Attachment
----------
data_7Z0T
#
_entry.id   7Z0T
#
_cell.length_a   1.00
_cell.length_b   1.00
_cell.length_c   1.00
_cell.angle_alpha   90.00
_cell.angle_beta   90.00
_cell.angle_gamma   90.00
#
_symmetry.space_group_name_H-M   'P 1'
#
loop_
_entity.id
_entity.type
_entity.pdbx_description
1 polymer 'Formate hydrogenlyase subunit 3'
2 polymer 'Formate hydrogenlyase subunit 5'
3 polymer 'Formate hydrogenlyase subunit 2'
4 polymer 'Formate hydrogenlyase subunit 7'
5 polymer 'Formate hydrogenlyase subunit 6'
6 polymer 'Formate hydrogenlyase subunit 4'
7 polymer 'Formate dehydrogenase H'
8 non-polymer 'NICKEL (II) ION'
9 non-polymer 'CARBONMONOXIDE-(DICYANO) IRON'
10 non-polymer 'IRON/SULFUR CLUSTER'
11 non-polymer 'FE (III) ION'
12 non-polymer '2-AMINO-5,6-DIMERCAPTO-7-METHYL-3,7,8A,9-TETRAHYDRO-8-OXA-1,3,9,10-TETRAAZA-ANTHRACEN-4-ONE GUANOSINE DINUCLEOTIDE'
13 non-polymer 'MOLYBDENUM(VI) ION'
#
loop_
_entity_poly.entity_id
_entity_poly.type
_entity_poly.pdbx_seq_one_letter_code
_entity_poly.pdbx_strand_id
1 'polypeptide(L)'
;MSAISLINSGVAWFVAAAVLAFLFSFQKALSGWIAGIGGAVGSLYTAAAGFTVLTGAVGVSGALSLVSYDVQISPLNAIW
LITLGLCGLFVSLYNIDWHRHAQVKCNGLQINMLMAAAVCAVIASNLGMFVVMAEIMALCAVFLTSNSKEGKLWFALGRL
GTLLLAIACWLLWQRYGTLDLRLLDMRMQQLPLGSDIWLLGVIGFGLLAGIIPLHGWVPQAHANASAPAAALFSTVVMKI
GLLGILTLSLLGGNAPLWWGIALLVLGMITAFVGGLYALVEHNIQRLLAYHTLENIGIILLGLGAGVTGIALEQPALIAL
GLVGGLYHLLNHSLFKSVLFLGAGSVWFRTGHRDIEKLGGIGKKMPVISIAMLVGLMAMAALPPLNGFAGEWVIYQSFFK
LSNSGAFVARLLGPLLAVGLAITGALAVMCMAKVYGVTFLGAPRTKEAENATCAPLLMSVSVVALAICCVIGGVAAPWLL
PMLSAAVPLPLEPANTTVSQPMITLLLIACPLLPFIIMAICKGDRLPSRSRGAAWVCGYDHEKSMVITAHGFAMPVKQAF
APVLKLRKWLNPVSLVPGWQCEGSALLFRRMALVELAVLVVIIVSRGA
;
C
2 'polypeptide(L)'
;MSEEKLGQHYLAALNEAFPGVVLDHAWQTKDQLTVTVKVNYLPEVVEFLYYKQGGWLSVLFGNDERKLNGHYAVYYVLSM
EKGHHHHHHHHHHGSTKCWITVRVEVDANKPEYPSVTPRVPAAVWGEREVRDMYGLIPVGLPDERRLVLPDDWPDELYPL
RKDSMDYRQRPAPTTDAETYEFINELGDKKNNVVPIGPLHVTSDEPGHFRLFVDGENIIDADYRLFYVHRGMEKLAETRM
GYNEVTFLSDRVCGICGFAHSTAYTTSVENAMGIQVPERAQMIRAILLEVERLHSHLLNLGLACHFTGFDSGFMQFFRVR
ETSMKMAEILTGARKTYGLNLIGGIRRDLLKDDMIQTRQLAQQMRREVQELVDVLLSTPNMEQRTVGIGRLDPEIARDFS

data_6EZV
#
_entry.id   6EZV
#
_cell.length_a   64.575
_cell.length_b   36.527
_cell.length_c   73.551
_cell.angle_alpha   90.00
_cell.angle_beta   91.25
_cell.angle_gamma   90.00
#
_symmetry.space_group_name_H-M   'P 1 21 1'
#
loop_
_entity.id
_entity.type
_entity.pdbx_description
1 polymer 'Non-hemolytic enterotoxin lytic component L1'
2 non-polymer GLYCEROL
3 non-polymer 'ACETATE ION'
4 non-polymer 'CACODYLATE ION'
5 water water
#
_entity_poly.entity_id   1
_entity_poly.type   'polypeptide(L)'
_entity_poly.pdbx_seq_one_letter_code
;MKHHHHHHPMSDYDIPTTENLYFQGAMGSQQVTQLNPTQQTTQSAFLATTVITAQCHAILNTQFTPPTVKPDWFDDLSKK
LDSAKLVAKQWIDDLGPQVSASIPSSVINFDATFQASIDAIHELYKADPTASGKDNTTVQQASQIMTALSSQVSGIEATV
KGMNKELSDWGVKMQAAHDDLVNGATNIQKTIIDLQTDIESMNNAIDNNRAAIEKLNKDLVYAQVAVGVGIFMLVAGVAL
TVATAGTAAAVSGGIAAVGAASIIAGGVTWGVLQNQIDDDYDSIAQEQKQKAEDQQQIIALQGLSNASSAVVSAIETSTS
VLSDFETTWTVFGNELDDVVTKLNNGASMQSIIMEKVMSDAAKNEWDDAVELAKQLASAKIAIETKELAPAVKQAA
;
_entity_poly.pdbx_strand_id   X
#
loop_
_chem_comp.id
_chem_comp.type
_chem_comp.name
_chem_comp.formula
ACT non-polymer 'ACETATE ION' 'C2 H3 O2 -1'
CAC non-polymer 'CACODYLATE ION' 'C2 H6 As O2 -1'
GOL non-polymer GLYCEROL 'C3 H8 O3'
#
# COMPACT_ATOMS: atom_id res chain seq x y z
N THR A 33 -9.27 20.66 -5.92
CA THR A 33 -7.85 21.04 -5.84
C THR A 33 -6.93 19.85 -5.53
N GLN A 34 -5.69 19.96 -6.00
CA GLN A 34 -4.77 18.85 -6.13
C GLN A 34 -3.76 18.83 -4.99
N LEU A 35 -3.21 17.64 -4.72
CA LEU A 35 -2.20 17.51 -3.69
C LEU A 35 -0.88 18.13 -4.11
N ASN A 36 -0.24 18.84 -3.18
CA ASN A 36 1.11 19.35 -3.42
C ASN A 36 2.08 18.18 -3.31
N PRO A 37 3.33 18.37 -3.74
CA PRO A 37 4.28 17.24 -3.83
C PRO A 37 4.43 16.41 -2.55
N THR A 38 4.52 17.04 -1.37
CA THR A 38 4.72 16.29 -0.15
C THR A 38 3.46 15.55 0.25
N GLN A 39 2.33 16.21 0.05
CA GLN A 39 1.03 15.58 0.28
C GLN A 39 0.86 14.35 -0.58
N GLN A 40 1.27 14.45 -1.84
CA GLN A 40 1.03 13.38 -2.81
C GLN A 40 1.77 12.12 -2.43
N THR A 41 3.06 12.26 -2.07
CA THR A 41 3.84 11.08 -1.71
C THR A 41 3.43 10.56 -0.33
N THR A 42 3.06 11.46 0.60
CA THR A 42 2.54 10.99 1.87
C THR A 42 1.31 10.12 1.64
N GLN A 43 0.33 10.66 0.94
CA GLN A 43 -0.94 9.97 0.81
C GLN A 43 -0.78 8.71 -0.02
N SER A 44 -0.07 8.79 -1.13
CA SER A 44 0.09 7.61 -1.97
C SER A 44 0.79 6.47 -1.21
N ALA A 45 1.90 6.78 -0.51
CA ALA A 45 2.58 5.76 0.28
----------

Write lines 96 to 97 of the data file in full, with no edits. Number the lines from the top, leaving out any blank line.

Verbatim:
#
# COMPACT_ATOMS: atom_id res chain seq x y z